The Delight is in the Details
SOMETIMES, IT REALLY IS the little things that count: like the toasted pistachios that bestow an understated sophistication on the all-American hot fudge sundaes at Mike and Victoria McGeath’s sparkling Brooklyn Girl Eatery in Mission Hills. You wouldn’t miss them were they absent; but the tasty, delicately green nuts transform a mainstay into a marvel. … At Los Antojos, an eminently visitable Mexican restaurant on Bonita Road that’s perfect when you’re in South Bay (watch out for that salsa; it’s the real thing), the breakfast menu lists a Yucatan-style egg dish crowned with fried plantain slices — a nice way to get your morning fruit ration. … The oyster shooters at East Village’s new The Blind Burro are lubricated with a choice of vodka; mescal; or bacanora, a liquor distilled from a type of agave grown in legally designated municipalities in Sonora. The oysters probably can’t tell the difference, but you might. … If uno bombolono costs five bucks, due bomboloni will set you back 10 — and will doubly damage your waistline. Yeasty, sugary treats, they’re somewhat like jelly doughnuts — except that at Guido Nistri’s new Monello, the pastries are filled to order and served warm. Suave stuffings include vanilla custard and whipped cream. However, vis-à-vis the pistachio sundae ornaments mentioned above, a gooey, Grinch-green pistachio paste proves that sometimes you feel like a nut, sometimes you don’t.
AS IS WIDELY FORGOTTEN, Charles Dickens created the Office of Red Tape, while it would seem that the Ministry of Dueling Details devised the myriad “special touches” that memorably com-pete at the Park Hyatt Aviara’s Argyle steakhouse. Located some distance from the hotel proper in the Carlsbad resort’s golf clubhouse, Argyle’s twin specialties are ultra-prime beef and such unusual features as a black and white presentation of smoked salt and Maldon sea salt, harvested on the storm-wracked coast of England by workers wrangling long-handled rakes. Enormous popovers, which float like clouds, arrive in cast-iron baskets that weigh pounds. The chestnut truffle soup is presented dually, with scallops, wild mushrooms, etc. arranged in a deep, deep bowl and creamy broth poured tableside from a teapot-like kettle. The menu offers pleasures like roasted Jidori chicken and seafood paella. But beef from California, Idaho and Australia (Blackmore Farm “eye of rib” at $16 per ounce) provides Argyle’s raison d’etre. The cuts arrive sizzling on grand Staub cast-iron platters from Alsace and accom-panied by costly Laguiole knives, the best France has to offer. It’s all quite wonderful, as are sautéed seasonal mushrooms and discreetly creamed spinach.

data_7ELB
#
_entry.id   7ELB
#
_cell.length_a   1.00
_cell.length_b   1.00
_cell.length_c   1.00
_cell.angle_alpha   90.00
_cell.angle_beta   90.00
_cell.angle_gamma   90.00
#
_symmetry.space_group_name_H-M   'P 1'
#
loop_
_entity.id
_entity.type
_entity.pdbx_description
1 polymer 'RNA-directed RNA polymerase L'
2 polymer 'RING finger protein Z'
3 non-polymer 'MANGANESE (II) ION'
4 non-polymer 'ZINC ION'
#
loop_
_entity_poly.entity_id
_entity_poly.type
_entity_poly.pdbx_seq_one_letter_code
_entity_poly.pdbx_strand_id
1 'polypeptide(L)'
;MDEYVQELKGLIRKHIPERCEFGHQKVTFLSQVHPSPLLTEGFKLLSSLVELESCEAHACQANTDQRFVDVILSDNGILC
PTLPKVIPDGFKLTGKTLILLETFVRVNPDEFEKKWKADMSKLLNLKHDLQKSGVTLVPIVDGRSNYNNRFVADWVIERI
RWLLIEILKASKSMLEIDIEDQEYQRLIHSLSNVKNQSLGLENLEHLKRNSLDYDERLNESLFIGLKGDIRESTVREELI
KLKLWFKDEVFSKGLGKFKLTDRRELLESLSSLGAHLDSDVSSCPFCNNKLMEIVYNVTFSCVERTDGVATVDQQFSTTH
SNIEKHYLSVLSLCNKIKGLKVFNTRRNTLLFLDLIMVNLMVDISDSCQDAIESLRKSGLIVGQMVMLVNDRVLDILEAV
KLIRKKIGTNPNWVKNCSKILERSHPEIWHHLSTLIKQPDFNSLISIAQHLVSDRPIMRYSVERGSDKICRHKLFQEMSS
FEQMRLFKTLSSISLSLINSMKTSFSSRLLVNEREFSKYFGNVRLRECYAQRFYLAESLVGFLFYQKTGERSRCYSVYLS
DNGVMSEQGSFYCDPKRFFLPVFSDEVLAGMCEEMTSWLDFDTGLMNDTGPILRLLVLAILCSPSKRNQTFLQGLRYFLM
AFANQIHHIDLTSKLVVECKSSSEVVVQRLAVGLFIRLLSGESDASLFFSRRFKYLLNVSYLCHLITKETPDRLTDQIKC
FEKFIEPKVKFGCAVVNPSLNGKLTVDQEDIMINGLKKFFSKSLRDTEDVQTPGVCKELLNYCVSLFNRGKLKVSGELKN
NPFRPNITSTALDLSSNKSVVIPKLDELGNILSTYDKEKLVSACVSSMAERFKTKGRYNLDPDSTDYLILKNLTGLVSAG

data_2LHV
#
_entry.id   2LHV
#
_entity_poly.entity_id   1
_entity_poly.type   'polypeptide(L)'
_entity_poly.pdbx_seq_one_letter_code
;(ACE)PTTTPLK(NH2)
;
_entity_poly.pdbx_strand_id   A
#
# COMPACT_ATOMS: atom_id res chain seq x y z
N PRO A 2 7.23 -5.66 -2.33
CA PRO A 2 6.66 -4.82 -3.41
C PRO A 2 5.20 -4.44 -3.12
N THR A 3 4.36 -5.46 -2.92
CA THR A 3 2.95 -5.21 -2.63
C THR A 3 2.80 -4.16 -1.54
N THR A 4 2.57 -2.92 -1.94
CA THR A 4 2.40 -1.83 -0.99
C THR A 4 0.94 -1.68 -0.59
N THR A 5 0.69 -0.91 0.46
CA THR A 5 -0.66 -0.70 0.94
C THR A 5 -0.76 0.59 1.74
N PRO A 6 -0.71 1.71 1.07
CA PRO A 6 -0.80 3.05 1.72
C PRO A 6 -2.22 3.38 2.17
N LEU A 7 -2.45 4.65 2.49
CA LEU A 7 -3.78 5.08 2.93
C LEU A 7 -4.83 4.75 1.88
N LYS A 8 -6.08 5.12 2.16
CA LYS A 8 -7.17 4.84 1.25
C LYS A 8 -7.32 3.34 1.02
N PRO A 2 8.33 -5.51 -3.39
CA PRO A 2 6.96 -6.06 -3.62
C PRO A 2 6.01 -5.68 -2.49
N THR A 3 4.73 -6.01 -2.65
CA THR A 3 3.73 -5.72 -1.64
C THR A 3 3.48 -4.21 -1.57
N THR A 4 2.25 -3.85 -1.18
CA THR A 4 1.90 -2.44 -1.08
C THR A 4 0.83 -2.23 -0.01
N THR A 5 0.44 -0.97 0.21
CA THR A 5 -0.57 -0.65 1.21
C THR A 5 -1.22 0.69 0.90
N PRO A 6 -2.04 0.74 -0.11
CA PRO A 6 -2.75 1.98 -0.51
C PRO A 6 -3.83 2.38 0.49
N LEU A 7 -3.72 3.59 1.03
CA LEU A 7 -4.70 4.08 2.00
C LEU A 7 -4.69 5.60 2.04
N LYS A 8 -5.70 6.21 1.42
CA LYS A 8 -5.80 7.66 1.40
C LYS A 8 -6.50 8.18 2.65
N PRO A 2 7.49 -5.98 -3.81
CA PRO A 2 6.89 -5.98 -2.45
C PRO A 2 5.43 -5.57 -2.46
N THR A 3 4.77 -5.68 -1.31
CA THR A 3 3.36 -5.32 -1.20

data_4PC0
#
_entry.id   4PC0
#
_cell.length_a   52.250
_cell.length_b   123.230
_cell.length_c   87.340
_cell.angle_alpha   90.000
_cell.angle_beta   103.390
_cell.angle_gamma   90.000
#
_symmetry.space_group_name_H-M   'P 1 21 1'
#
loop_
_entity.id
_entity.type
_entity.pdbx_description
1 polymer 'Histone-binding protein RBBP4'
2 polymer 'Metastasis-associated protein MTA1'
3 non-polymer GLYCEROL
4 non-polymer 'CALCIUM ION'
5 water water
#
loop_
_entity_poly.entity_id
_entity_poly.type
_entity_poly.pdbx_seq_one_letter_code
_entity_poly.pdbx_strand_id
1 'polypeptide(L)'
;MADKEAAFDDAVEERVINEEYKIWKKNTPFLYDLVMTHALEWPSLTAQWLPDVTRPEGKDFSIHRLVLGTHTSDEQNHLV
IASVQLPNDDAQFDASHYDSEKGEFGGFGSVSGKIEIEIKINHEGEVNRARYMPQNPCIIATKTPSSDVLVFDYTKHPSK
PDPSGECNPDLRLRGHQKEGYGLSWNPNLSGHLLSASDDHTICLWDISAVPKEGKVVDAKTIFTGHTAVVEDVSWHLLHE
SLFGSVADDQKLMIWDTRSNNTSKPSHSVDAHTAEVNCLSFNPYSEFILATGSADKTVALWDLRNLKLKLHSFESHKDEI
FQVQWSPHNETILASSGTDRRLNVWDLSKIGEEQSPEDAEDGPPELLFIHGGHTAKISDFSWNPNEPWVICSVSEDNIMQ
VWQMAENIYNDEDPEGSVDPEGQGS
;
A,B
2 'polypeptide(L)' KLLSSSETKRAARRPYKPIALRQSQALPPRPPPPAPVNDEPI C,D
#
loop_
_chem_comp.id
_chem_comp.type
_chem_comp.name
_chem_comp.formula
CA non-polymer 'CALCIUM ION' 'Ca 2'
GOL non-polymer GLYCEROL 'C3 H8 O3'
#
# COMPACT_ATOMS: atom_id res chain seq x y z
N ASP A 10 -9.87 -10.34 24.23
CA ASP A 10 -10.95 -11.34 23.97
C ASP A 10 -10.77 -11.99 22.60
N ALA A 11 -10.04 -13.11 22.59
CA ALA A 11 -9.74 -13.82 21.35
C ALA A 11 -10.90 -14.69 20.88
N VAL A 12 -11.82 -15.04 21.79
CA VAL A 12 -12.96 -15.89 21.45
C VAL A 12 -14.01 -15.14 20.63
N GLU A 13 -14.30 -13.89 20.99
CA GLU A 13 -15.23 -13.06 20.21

ON THE OTHER HAND, IF YOU HAVE $34.95 to spend, take a leisurely drive to East County and splurge on the steak and lobster combo at Sycuan Casino’s Wachena steakhouse. Go hungry: The meal includes a starter, 12-ounce sirloin, bully-sized lobster tail, a couple of rich sides and extremely accommodating ser-vice. It’s a remarkably large meal (and a good one). More bells and whistles sound after dinner, en route through the casino and its dazzling, dizzying lights. … Bargain hunters, please note that you can save a whopping $290 by dining at Del Mar Rendezvous on Sundays, when wines above $32 sell at half-price. Pick up a bottle of 2009 Hundred Acre “Ark Vineyard” cabernet from Napa, normally $580, for a relative song (and dance). Doubtless the area’s most high-line Chinese house, this Del Mar delight pairs extraordinary wines with expert cuisine and teases with details like Monday-Saturday’s Happy Buddha Hour, when a second round costs 88 cents following the purchase of a regularly priced beer, sake or glass of wine. … Del Mar restaurants often get the details right, like the silver tray bearing a tall shaker of Cayenne pepper and a cruet of Sherry delivered alongside the dreamy lobster bisque at Red Tracton’s (pictured above), the best friend a racetrack regular ever had.
IT SEEMS ODD that Portuguese cuisine never gained wide circulation in San Diego, given the strong Point Loma community that originally earned its living on the high seas. Neighborhood restaura-teur Michael Alves remedies this with his Roseville Cozinha in Liberty Station. Casual, fun and decorated with historic photos, Roseville Cozinha features Craig Jimenez’s seafood-centric menu of salt cod fritters; quite spicy cioppino; and “tuna boat fritto misto,” a cargo of whatever shellfish Jimenez favors that day. Fish Monger daily catches are ele-gantly presented, like a perfect hunk of grilled halibut with beurre blanc. And the beignet-like Portuguese doughnuts are not to be missed.
DISH: By David Nelson Photography by Martin Mann